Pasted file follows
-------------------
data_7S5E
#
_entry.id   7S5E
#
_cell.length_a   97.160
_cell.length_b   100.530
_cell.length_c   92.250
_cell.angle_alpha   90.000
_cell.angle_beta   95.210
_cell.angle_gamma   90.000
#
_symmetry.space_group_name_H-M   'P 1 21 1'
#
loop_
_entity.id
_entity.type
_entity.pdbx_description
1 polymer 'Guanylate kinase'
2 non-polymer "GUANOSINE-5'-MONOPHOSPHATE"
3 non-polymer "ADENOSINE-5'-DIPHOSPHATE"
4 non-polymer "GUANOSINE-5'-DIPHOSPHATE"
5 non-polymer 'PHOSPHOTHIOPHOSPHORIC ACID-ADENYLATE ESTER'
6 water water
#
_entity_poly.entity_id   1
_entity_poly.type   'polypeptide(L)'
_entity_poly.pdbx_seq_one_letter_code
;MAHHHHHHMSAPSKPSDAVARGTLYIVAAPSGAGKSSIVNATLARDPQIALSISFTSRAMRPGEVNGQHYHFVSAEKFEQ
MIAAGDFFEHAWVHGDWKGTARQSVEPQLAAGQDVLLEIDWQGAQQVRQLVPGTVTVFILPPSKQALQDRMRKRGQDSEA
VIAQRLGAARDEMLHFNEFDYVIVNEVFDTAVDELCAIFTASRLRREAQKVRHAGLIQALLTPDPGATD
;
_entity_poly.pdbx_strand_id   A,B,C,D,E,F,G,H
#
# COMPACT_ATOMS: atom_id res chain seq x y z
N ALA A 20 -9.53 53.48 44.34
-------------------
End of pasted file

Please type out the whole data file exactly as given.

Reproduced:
data_7S5E
#
_entry.id   7S5E
#
_cell.length_a   97.160
_cell.length_b   100.530
_cell.length_c   92.250
_cell.angle_alpha   90.000
_cell.angle_beta   95.210
_cell.angle_gamma   90.000
#
_symmetry.space_group_name_H-M   'P 1 21 1'
#
loop_
_entity.id
_entity.type
_entity.pdbx_description
1 polymer 'Guanylate kinase'
2 non-polymer "GUANOSINE-5'-MONOPHOSPHATE"
3 non-polymer "ADENOSINE-5'-DIPHOSPHATE"
4 non-polymer "GUANOSINE-5'-DIPHOSPHATE"
5 non-polymer 'PHOSPHOTHIOPHOSPHORIC ACID-ADENYLATE ESTER'
6 water water
#
_entity_poly.entity_id   1
_entity_poly.type   'polypeptide(L)'
_entity_poly.pdbx_seq_one_letter_code
;MAHHHHHHMSAPSKPSDAVARGTLYIVAAPSGAGKSSIVNATLARDPQIALSISFTSRAMRPGEVNGQHYHFVSAEKFEQ
MIAAGDFFEHAWVHGDWKGTARQSVEPQLAAGQDVLLEIDWQGAQQVRQLVPGTVTVFILPPSKQALQDRMRKRGQDSEA
VIAQRLGAARDEMLHFNEFDYVIVNEVFDTAVDELCAIFTASRLRREAQKVRHAGLIQALLTPDPGATD
;
_entity_poly.pdbx_strand_id   A,B,C,D,E,F,G,H
#
# COMPACT_ATOMS: atom_id res chain seq x y z
N ALA A 20 -9.53 53.48 44.34